The very last point is one I attempted to create myself but so far I haven't gotten around to finishing it. It entails a reinforcing bracket that is fitted to the case and then to the PCB with L shaped brackets as well as nylon washers, bolts and nuts. if you want to attempt to create one of these then I will link you to my original point of inspiration so that you may make what I could not. I was originally inspired by the Arctic Cooling Accelero Xtreme IV and it would entail using a bracket like it's "graphics card holder" and L shaped brackets to fit it to the PCB. Good Luck with your mod!
While this topic will fit here just as well as any other thread, I have been reluctant to post anything in it yet. The reason for this is simply because I did not know how to write about the fans, but I have decided that I will just mention the basics and come with a few recommendations. Ofcourse when we are talking about fans, it is not always as simple as saying this fan and that fan is best. There are ofcourse many factors that will play in, ranging from price to performance tosimply the way you will use them. So in this thread I will focus on two categories. Namely fans that will work the best on your radiator, and a small section about fans for cooling your VRMs and vRAM. Radiator Fans:(Click to show)
For most of you this may not be a nesessety, as I am quite sure most AIO systems comes with the needed amount of fans. Still, you may be considering going for a more effective or quiet type of fan. There is also the option of running a so called Push/Pull setup on a radiator, this is when you put a fan on the front of the radiator and one on the back of it. With the front fan "pushing" air though the radiator and the rear fan "pulling" air through the radiator, effectively creating a very efficient channel of air going through the radiator. The push/pull setup is particularily effective with fans that has less static pressure. The important thing to consider is that the fans that are stacked in a push/pull configuration need to be of the same type, this is simply because if one of the fans is faster or delivers more pressure the other fan may be foreced to go in a speed that it is not designed for which again is not exactly good for the motor in the fan itself (it may end up having a far shorter lifespan due to it).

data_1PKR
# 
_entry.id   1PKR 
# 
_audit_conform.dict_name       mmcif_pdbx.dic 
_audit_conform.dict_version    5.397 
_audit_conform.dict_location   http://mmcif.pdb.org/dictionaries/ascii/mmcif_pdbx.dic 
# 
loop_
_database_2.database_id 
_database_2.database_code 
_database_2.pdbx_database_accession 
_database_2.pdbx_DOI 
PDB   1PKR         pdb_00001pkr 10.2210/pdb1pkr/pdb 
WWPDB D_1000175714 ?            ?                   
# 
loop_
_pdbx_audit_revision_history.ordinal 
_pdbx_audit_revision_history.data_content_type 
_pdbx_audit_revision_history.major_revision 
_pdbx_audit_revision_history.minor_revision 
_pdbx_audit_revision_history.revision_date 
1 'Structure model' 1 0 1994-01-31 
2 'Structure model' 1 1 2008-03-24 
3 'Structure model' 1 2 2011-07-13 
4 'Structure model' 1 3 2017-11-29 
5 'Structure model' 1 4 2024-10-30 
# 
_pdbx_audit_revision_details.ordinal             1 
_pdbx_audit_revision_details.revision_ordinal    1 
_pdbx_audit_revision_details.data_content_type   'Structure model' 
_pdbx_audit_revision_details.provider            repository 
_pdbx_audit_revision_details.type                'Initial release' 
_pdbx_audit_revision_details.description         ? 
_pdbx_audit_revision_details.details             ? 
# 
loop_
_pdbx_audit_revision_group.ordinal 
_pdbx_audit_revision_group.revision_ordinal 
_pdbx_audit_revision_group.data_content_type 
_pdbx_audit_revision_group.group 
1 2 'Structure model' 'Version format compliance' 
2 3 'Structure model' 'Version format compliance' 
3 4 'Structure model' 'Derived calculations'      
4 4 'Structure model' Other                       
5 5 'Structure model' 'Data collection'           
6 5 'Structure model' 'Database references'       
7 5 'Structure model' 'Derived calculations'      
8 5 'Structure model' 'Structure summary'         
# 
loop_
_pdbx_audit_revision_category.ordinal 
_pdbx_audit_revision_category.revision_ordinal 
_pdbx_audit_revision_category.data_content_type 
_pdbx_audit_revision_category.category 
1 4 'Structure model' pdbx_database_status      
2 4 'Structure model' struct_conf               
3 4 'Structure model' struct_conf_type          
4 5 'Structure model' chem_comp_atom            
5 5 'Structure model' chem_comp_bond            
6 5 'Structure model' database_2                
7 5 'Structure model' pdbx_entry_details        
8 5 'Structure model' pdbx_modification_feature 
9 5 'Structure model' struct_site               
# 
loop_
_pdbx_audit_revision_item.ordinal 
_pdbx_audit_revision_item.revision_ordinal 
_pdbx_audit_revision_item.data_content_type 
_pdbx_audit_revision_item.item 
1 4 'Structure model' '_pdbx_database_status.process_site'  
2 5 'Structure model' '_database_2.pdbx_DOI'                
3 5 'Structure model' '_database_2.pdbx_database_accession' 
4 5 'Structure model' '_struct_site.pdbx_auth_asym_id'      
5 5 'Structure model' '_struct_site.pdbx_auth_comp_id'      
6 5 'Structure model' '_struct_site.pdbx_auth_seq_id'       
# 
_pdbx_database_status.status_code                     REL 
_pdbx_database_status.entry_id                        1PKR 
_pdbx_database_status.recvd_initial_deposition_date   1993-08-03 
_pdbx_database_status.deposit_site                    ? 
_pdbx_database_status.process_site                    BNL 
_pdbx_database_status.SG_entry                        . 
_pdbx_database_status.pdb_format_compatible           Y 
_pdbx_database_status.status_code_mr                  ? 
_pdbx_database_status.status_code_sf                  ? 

So... What should you consider when choosing a radiator fan? Well the first thing to consider is the size of the fan needed, then you need to consider your budget. So after figuring out these things what should you really be looking for with a radiator fan? A good radiator fan has as high a static pressure as possible at the RPM you are looking to run it at, while high air flow is also good (in fact a combination of both delivers an excellend radiator fan) the static pressure is more important while using radiators (especially looking at how dense many of the AIO radiators are). So what if you can't find a good static pressure fan within your budget? I will list a couple of good budget fans as well, while they will not deliver as much static pressure as premium radiator fans they will perform well for the money. Premium Static Pressure Fans:(Click to show)
While this section used to be reserved for only a select few in the industry, in 2014 we saw quite a few fans hit the market for exactly this purpose. However I want to say that these are simply my recommendations and I am open for sugestions from anyone on this matter.
120mm(Click to show)
When we are talking about 120mm fans the king of the hill used to be the Scythe Gentle Typhoon and while these are still excellent fans, they went out of production in 2013/2014 and used ones are fairly expencive. SO we will have to look at alternatives, and while some will claim otherwise these alternatives are as good if not better then the Gentle Typhoon.
First we have the Noctua NF-F12 which has been revered by many as the best fan and it went head to head with the Gentle Typhoon.